ISSUE 27  |  Summer Bunkhouse

Architect Visit: A Portable Beach Cabin, Sleds Included

July 10, 2014 10:00 AM

BY Julie Carlson

New Zealanders call them “baches”; small, simple wood vacation houses for no-frills holidays by the sea.

One definition of a bach is “something you built yourself, on land you don’t own, out of materials you borrowed or stole.” Auckland architects Crosson Architects take the bach concept a step further, adding portability to the equation by anchoring the structure on two heavy wooden sleds. Located in a coastal erosion zone on the Coromandel Peninsula, where houses must be mobile, “the house is a response to the ever-changing landscape that lines the beachfront,” the architects say. To see more of the firm’s work, go to Crosson Architects. Photographs by Jackie Miering.


Above: The cabin is clad in macrocarpa wood and blends into the landscape. According to the architects, “The hut comes to life when the enormous shutter on the northeast side winches open to form an awning.”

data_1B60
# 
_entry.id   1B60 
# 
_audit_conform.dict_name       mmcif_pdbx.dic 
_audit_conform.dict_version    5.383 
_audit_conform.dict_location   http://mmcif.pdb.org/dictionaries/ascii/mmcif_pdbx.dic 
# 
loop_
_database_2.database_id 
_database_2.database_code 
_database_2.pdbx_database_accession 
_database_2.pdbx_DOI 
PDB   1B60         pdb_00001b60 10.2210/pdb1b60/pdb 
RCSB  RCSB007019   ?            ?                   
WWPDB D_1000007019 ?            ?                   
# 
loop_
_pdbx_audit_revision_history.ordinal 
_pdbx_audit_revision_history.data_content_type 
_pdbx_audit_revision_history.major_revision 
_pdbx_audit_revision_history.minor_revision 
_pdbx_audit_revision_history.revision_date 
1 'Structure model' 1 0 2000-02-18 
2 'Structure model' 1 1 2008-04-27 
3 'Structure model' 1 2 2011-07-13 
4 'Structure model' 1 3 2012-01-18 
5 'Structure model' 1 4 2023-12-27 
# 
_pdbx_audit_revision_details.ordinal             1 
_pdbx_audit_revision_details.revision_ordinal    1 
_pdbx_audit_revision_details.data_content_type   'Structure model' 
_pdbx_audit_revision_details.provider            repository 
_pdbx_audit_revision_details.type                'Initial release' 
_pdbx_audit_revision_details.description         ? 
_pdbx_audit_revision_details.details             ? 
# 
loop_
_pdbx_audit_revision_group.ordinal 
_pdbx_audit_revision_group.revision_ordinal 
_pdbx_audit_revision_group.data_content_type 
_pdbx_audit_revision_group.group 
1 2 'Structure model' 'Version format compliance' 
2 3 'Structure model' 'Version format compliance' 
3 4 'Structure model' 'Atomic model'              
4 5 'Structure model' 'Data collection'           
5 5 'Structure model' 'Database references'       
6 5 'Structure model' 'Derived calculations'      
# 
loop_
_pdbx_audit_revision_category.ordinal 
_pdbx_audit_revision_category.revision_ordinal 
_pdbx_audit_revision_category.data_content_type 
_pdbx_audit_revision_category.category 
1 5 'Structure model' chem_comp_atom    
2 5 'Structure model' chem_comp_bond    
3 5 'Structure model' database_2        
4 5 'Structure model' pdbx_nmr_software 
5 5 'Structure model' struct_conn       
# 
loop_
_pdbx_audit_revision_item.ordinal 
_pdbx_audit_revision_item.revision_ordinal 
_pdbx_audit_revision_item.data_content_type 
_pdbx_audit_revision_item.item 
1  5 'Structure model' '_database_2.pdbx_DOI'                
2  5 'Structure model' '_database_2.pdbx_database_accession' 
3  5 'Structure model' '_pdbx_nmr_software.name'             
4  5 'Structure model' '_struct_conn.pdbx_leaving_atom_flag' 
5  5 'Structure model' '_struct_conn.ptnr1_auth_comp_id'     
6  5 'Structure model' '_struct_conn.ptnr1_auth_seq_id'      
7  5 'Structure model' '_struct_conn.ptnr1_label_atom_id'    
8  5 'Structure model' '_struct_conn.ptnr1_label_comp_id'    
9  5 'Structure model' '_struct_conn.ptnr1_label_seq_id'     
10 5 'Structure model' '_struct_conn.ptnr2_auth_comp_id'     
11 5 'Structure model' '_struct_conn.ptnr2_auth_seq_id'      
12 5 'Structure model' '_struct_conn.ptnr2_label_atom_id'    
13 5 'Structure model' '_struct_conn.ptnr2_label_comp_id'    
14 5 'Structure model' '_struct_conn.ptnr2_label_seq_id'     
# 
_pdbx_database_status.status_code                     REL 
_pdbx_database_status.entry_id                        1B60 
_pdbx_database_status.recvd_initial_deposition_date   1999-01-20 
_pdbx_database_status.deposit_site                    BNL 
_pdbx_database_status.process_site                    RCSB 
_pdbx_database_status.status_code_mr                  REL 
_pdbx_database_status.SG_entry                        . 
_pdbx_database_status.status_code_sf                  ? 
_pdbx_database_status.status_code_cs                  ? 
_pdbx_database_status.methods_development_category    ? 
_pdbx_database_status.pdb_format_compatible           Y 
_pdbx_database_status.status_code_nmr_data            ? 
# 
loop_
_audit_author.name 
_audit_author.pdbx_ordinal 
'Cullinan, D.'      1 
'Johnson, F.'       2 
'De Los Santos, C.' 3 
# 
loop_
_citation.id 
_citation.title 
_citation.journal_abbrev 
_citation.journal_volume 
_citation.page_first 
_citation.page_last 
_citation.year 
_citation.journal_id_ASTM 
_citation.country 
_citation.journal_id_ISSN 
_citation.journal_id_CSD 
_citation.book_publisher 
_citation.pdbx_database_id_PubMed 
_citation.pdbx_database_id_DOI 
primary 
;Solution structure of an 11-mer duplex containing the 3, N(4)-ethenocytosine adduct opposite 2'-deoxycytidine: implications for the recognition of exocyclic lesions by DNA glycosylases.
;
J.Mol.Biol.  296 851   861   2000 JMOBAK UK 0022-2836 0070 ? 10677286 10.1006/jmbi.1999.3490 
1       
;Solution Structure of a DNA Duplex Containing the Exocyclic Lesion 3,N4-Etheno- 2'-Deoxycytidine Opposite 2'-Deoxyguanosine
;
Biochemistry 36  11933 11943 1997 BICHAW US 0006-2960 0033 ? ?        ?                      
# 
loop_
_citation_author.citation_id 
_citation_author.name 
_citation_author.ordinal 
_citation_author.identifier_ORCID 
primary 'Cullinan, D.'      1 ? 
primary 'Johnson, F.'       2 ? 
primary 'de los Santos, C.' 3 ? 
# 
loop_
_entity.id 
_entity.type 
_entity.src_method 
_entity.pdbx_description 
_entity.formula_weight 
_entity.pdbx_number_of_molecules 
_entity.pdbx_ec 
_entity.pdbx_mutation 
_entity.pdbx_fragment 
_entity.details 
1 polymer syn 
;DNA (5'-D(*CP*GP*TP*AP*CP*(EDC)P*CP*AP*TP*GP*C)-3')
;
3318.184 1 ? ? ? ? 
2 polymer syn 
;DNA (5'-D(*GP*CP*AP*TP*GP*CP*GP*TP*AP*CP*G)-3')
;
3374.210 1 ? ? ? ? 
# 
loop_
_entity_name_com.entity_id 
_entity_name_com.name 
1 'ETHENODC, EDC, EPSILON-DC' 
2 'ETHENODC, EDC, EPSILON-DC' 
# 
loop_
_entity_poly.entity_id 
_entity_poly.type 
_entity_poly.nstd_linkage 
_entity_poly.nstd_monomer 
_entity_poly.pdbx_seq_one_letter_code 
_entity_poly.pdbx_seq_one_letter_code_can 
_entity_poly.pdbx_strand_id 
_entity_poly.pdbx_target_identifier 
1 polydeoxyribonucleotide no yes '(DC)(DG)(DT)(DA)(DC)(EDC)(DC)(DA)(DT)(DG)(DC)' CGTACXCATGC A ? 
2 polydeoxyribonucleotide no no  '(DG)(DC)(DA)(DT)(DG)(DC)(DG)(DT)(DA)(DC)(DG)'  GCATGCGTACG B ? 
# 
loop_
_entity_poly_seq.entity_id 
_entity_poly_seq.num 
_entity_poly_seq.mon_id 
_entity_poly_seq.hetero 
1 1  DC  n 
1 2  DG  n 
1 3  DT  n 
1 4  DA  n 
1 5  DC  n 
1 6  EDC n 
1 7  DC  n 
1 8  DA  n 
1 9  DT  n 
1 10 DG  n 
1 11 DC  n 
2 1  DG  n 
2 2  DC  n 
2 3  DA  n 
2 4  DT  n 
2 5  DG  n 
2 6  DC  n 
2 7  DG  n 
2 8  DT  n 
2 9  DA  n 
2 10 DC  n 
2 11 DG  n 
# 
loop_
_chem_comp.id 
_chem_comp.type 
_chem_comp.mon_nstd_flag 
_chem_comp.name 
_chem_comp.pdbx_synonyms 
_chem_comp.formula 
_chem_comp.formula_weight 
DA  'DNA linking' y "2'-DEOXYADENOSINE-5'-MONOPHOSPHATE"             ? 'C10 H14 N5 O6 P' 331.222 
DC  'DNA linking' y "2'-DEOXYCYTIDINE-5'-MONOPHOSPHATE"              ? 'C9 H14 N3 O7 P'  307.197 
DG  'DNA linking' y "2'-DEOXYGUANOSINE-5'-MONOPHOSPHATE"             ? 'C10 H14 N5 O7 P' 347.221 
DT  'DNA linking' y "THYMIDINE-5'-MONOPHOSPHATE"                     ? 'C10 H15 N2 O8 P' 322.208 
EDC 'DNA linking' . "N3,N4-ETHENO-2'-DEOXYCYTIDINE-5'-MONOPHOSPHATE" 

Above: When the owners are away, the cabin can be closed off completely to protect against the elements.


portable-beach-cabin-bach-gardenistaAbove: The shutters on the side windows are opened to let in light and air.


Above: The industrial-strength winch used to crank open the shutter on the facade.

Portable beach cabin New Zealand bach; Gardenista

Above: Glass doors swing open to reveal the interior, which is simple and compact.

portable-beach-cabin-bach-gardenista-4Above: The family’s three children sleep in a triple-tiered bunk room.

portable-beach-cabin-bach-gardenista-2Above: A ladder leads to a mezzanine bedroom.

portable-beach-cabin-bach-gardenista-5Above: Throughout the cabin, the architects used industrial fittings and fixtures.

portable-beach-cabin-bach-gardenista-6Above: The tiny sink is tucked into a corner bath.

Above: The roof terrace catches rainwater to fill the storage tanks.

For another favorite New Zealand bach, see Outbuilding of the Week: A Shipping Container Transformed into the Ultimate Holiday House.

Updated from a Remodelista post originally published August 27, 2012.